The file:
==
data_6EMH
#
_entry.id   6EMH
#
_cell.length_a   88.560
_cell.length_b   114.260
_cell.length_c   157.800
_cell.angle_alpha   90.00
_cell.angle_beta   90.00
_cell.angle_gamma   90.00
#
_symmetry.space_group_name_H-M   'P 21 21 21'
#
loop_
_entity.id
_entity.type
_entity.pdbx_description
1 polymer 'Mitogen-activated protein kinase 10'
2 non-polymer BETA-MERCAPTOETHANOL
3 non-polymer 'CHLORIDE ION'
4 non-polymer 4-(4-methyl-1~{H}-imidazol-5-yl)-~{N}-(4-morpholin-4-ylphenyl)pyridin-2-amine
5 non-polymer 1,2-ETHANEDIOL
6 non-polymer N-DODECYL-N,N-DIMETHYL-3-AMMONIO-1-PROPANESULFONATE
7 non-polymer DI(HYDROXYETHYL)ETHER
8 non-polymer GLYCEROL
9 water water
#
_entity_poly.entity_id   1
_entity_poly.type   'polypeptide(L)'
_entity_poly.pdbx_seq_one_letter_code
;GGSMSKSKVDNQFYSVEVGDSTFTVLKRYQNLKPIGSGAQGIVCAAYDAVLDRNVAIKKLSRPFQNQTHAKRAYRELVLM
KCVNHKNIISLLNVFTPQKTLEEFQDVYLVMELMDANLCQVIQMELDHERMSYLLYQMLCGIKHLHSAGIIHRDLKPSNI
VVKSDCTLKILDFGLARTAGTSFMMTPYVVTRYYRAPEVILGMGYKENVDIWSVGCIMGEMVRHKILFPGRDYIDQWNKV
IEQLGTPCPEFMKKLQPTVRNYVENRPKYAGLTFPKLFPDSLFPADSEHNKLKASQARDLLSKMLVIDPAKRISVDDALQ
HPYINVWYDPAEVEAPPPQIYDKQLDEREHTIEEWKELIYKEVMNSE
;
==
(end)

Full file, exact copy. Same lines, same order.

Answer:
data_6EMH
#
_entry.id   6EMH
#
_cell.length_a   88.560
_cell.length_b   114.260
_cell.length_c   157.800
_cell.angle_alpha   90.00
_cell.angle_beta   90.00
_cell.angle_gamma   90.00
#
_symmetry.space_group_name_H-M   'P 21 21 21'
#
loop_
_entity.id
_entity.type
_entity.pdbx_description
1 polymer 'Mitogen-activated protein kinase 10'
2 non-polymer BETA-MERCAPTOETHANOL
3 non-polymer 'CHLORIDE ION'
4 non-polymer 4-(4-methyl-1~{H}-imidazol-5-yl)-~{N}-(4-morpholin-4-ylphenyl)pyridin-2-amine
5 non-polymer 1,2-ETHANEDIOL
6 non-polymer N-DODECYL-N,N-DIMETHYL-3-AMMONIO-1-PROPANESULFONATE
7 non-polymer DI(HYDROXYETHYL)ETHER
8 non-polymer GLYCEROL
9 water water
#
_entity_poly.entity_id   1
_entity_poly.type   'polypeptide(L)'
_entity_poly.pdbx_seq_one_letter_code
;GGSMSKSKVDNQFYSVEVGDSTFTVLKRYQNLKPIGSGAQGIVCAAYDAVLDRNVAIKKLSRPFQNQTHAKRAYRELVLM
KCVNHKNIISLLNVFTPQKTLEEFQDVYLVMELMDANLCQVIQMELDHERMSYLLYQMLCGIKHLHSAGIIHRDLKPSNI
VVKSDCTLKILDFGLARTAGTSFMMTPYVVTRYYRAPEVILGMGYKENVDIWSVGCIMGEMVRHKILFPGRDYIDQWNKV
IEQLGTPCPEFMKKLQPTVRNYVENRPKYAGLTFPKLFPDSLFPADSEHNKLKASQARDLLSKMLVIDPAKRISVDDALQ
HPYINVWYDPAEVEAPPPQIYDKQLDEREHTIEEWKELIYKEVMNSE
;